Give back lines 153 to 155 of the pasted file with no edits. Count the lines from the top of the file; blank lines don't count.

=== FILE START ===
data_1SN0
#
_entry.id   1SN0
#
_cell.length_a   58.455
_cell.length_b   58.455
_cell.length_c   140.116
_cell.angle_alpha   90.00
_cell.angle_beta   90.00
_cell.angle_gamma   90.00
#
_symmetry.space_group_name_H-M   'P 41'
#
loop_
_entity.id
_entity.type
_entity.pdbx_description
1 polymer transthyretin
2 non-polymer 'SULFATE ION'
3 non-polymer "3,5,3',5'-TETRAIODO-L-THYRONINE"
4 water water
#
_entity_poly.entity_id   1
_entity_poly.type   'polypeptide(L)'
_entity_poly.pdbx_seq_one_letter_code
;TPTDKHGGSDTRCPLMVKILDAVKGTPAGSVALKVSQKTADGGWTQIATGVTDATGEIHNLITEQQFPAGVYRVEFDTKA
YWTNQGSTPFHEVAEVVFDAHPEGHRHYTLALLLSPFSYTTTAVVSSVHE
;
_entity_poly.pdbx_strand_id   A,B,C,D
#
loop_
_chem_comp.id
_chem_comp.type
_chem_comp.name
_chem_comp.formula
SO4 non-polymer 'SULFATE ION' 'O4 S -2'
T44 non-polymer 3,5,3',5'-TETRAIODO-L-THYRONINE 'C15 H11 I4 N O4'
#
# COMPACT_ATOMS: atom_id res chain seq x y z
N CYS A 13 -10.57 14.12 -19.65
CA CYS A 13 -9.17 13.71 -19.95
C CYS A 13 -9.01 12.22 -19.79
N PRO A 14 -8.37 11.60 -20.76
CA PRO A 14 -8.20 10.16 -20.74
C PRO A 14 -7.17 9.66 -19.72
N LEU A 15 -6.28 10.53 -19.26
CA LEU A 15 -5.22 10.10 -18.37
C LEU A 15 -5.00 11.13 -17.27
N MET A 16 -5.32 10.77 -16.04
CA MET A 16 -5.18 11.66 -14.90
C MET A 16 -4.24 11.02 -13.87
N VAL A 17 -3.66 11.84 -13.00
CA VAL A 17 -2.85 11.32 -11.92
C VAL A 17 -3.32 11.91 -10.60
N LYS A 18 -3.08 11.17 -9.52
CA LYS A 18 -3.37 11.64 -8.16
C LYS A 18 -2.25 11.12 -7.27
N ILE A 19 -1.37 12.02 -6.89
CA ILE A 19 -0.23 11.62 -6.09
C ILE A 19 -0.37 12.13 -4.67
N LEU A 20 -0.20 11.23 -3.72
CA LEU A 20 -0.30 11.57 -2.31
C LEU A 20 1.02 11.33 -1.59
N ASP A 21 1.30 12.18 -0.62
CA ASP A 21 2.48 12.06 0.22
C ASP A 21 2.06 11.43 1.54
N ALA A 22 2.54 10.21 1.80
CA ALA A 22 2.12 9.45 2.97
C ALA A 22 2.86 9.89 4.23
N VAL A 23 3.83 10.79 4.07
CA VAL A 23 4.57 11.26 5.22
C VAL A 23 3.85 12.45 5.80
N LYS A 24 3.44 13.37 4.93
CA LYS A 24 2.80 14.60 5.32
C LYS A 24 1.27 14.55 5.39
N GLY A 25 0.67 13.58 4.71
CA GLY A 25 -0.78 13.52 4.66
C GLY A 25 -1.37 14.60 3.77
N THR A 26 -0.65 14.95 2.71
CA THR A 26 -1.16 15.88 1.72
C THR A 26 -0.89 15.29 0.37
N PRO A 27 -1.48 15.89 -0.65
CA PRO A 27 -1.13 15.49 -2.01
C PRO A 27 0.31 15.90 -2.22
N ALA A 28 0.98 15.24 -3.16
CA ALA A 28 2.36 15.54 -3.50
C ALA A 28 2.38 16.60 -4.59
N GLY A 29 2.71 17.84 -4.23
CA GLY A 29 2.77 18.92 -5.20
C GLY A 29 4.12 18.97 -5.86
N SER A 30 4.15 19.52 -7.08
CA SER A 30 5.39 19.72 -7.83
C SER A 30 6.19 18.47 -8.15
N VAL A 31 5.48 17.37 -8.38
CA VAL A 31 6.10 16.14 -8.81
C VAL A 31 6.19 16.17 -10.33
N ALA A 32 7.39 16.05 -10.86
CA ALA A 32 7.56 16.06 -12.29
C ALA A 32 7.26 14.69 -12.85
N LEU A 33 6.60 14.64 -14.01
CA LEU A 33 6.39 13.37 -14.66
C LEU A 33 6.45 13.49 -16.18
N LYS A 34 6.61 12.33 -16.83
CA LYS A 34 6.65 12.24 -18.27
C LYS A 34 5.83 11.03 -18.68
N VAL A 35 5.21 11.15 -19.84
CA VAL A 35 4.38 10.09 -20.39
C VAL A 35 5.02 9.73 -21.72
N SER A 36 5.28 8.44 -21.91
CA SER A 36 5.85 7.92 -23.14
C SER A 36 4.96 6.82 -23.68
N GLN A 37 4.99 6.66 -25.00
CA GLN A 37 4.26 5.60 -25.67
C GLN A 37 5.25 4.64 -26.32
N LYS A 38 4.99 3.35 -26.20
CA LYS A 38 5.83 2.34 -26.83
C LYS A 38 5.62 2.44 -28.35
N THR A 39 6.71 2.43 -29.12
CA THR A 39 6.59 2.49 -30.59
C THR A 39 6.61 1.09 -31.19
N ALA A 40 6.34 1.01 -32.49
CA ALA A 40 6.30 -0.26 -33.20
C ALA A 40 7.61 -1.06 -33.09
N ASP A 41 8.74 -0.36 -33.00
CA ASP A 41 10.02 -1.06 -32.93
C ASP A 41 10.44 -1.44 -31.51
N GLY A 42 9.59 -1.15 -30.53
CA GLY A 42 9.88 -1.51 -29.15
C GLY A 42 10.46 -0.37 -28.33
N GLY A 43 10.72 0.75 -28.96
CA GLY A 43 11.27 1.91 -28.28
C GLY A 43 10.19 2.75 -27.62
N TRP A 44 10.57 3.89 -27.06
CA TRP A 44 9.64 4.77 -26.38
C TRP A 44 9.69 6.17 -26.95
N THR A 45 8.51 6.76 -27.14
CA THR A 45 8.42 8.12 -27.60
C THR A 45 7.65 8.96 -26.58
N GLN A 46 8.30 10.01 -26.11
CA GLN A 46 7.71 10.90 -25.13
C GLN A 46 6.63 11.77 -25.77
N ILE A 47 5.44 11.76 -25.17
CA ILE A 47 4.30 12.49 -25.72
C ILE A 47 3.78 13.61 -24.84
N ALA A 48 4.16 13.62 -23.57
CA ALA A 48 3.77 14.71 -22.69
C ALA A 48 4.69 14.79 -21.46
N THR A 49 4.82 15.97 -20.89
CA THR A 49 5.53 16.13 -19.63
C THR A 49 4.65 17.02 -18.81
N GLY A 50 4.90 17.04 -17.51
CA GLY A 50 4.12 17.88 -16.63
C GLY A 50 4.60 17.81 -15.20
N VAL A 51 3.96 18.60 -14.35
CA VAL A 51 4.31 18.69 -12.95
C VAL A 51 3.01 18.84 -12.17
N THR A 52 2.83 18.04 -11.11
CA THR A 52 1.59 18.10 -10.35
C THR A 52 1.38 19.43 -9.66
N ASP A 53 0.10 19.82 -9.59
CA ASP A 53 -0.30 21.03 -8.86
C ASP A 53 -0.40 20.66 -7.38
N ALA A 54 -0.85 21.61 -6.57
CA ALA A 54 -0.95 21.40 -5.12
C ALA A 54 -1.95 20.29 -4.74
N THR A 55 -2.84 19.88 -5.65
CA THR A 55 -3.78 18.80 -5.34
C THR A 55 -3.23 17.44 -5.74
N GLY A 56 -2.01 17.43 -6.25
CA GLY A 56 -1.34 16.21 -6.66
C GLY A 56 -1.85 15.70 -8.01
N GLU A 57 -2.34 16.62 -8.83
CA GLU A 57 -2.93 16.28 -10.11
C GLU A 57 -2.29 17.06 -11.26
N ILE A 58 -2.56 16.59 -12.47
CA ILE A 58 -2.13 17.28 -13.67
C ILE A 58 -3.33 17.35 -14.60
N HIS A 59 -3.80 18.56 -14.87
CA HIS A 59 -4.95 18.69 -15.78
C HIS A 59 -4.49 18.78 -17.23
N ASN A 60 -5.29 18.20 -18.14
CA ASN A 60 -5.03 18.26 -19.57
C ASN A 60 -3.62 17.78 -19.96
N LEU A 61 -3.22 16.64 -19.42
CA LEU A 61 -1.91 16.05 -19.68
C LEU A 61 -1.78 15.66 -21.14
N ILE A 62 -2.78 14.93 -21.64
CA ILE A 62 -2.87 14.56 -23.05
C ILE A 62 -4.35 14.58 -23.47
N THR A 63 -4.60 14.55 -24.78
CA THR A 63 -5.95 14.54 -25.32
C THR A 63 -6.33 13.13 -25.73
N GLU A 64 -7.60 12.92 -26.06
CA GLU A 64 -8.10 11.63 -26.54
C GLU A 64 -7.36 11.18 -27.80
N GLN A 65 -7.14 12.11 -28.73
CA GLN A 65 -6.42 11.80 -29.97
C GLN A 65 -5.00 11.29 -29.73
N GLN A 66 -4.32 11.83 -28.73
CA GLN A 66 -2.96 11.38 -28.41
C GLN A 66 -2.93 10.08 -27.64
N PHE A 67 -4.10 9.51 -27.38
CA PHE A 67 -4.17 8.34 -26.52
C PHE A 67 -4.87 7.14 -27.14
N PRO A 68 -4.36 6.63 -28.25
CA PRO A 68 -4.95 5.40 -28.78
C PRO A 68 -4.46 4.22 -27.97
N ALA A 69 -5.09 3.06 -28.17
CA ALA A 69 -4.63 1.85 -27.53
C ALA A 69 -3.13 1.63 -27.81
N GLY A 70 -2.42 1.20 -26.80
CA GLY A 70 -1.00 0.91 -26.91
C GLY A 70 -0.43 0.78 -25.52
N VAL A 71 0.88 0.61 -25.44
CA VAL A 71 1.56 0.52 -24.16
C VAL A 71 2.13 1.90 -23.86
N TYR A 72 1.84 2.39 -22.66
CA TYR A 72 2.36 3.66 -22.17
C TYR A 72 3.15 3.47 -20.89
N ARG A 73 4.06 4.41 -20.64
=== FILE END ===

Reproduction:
C GLY A 50 4.60 17.81 -15.20
N VAL A 51 3.96 18.60 -14.35
CA VAL A 51 4.31 18.69 -12.95